Back in June 1994, Rob Deb was young and in love with stand-up. So the 18-year-old Robin began a voyage of comedy that lasted twenty years. So in 2014, his Edinburgh Festival Fringe show promises an alternative history of the last two decades of stand-up comedy.
“My show Rob Deb: 20th Anniversary Edition is about the last twenty years I have been doing stand up and how I think the circuit has changed. I try and focus on the art rather the industry. It’s full of jokes and I aim that people leave not only thinking ‘what a brilliant hour’ but also with a greater sense of how stand up is the purest and highest art form there is.”
Why did you choose to perform as part of Laughing Horse?
“I have known Alex since his first gig in the Black Horse in Richmond and always had a tremendous amount of support with the gigs themselves.”
Why did you get into performing comedy and how did you get started?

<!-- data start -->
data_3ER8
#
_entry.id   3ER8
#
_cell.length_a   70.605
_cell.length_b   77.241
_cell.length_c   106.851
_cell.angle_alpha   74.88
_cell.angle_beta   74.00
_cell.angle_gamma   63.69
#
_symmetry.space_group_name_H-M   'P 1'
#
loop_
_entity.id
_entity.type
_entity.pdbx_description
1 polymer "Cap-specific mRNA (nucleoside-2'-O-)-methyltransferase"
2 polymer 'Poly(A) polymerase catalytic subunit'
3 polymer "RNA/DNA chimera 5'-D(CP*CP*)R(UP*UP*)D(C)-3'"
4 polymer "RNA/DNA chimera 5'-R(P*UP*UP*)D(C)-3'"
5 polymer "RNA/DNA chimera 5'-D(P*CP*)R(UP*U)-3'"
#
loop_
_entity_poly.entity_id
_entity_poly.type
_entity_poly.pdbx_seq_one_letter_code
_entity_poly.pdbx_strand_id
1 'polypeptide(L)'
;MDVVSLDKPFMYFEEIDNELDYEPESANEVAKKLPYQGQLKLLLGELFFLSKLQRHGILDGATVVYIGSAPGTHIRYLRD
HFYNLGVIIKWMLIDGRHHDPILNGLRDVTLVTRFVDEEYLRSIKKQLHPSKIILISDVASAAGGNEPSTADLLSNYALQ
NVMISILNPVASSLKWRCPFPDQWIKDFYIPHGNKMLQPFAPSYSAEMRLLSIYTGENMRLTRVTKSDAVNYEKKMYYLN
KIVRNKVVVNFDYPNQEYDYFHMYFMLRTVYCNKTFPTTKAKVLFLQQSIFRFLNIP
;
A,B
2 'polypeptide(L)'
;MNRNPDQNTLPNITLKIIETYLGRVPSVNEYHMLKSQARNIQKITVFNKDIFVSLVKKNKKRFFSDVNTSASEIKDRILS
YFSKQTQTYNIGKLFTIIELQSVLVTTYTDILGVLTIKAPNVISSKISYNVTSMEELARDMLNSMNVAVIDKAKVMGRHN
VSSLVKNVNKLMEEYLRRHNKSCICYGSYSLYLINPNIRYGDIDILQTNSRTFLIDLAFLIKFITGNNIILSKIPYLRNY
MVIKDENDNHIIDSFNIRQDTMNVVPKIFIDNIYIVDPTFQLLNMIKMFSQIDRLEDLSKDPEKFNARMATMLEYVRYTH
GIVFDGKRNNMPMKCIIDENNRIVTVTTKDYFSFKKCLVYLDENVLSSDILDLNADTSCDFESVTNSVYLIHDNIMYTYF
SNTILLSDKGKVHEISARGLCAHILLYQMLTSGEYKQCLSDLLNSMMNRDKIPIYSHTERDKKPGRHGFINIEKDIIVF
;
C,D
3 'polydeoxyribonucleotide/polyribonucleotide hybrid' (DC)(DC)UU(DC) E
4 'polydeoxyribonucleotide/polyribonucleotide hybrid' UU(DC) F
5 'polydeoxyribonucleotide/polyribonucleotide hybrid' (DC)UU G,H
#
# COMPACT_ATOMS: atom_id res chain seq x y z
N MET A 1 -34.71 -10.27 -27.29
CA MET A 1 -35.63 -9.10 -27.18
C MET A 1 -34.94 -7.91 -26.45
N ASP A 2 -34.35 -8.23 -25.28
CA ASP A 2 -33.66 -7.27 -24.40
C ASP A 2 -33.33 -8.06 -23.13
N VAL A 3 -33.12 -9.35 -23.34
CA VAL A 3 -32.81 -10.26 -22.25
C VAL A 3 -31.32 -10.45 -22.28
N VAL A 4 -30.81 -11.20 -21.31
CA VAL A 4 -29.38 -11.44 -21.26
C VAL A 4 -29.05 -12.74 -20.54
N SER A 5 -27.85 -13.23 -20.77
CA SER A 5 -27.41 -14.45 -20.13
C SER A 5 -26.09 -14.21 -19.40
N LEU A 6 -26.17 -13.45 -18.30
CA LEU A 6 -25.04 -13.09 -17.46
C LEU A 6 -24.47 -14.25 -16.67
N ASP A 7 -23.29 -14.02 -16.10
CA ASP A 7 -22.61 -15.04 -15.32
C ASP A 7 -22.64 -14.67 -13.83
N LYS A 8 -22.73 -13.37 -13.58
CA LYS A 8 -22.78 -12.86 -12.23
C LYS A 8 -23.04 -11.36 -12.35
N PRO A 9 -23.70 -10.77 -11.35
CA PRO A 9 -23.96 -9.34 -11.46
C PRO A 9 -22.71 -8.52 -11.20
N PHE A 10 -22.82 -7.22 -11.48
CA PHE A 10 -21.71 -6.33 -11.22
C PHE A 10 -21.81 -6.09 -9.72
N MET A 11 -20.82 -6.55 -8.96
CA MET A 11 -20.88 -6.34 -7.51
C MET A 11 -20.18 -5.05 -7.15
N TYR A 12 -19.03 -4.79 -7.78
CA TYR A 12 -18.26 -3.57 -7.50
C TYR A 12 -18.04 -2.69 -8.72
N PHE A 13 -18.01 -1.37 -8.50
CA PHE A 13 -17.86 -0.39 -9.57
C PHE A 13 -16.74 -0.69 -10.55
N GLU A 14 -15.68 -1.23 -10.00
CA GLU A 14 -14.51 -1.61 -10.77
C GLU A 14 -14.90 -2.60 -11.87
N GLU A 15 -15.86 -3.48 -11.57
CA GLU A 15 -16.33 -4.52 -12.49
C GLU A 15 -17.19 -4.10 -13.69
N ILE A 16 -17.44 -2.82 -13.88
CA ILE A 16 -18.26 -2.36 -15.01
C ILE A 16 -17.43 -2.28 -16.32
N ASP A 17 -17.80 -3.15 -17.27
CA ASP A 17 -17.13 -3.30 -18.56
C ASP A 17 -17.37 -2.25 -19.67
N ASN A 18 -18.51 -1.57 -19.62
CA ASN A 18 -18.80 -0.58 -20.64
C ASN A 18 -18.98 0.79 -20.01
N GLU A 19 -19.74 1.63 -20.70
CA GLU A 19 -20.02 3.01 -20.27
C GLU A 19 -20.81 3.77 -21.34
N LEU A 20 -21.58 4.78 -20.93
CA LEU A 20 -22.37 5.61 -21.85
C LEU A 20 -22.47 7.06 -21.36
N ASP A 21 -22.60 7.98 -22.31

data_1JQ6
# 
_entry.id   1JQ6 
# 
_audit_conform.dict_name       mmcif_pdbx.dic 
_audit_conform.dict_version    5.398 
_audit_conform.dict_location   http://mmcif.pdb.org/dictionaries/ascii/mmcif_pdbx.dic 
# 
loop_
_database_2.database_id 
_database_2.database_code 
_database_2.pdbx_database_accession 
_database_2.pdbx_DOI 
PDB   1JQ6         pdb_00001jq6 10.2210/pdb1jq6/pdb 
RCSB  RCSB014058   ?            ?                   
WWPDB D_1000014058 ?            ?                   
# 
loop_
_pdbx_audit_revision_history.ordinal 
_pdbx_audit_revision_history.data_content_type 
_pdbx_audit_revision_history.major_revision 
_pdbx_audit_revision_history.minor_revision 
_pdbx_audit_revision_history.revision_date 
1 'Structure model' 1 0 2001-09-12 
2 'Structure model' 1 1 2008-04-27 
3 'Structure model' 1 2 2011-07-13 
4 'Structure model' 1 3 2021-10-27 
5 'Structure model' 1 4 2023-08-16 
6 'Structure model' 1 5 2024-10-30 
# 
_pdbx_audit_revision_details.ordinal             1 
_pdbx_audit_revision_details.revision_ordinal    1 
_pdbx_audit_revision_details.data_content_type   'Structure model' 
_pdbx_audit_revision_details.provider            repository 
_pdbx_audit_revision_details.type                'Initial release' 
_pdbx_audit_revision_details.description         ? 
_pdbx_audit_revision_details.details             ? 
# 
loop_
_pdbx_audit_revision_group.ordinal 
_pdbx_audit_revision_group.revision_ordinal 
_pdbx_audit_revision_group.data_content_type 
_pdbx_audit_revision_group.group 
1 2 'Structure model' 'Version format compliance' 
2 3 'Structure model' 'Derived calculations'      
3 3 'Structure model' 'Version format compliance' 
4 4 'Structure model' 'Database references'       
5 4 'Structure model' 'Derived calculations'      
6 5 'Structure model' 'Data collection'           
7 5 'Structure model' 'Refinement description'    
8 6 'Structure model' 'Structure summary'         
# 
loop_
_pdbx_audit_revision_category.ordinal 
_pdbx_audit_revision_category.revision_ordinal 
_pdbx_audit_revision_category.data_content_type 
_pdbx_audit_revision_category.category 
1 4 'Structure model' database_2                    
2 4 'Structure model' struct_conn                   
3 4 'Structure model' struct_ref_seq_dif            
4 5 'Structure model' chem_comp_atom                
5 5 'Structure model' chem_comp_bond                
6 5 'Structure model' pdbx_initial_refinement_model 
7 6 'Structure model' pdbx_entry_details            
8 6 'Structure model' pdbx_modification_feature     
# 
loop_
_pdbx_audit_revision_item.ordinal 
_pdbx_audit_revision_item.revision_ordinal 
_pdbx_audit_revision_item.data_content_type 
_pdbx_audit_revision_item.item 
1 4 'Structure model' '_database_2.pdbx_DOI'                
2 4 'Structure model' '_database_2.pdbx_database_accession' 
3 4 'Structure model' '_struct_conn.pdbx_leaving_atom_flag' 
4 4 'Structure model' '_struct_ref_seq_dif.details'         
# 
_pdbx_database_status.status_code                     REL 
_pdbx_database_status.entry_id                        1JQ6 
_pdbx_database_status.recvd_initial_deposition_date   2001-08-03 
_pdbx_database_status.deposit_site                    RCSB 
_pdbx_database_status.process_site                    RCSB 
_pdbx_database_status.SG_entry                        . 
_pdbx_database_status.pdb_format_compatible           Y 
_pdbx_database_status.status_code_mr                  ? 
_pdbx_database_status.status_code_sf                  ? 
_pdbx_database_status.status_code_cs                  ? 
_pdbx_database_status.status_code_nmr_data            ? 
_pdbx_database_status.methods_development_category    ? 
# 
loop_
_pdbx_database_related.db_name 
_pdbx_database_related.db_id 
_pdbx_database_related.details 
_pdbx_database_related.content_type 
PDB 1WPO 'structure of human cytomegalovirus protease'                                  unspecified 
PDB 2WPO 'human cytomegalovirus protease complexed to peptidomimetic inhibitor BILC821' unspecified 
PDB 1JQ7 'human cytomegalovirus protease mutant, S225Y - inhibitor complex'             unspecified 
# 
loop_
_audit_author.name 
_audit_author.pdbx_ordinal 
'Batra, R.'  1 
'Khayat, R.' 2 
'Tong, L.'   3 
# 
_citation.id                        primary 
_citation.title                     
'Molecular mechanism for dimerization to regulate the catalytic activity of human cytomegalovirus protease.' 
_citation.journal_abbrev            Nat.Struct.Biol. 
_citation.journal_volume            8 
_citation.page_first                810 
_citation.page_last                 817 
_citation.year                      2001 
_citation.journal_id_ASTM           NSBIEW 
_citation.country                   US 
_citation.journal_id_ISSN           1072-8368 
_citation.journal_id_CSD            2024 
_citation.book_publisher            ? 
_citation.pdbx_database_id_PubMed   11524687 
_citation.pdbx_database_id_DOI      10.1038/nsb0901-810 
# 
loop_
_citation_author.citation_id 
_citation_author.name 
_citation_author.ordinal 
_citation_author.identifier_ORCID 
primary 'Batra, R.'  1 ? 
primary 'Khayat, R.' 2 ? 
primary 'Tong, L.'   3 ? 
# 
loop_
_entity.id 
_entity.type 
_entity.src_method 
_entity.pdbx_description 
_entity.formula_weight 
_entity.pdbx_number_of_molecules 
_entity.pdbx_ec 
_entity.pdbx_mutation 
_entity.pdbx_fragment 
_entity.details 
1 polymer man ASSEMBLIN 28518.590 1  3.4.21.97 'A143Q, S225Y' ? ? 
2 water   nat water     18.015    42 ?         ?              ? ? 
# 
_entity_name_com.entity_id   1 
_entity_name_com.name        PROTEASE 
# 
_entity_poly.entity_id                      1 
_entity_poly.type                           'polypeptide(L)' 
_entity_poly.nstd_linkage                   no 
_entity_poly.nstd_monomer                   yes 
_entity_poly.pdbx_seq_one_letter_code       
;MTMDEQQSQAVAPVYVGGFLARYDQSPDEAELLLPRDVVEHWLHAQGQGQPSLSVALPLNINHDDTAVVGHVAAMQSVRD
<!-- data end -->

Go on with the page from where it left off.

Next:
“My first gig was July 1994, I was post A-levels and pre-results, living in London. Everyone else had fucked off or were working for their parents, so I turned up at the Cartoon at Clapham, got told to fuck off, and then applied properly at the Cosmic Comedy Club in Hammersmith.”
Tell us your best, worst experiences as a comedian.
“My best was when Johnny Vegas did a student interview with me and from that gave me a spot on his tour in Colchester. Worst was being introduced at a gig after a political prisoner that had been released from Guantanamo Bay had just left the stage. I was there to do a talk about it, but the chair didn’t call a break. So I walked on in tears, cried for ten seconds, and then walked off again.”
If you were curating a stand up show for television, who would be your guests?
“John Maloney, Jo Caufield, Martin Bigpig, Andi Osho, Vladimir Mctavish, Lucy Porter, Susan Morrison and Liz Carr.”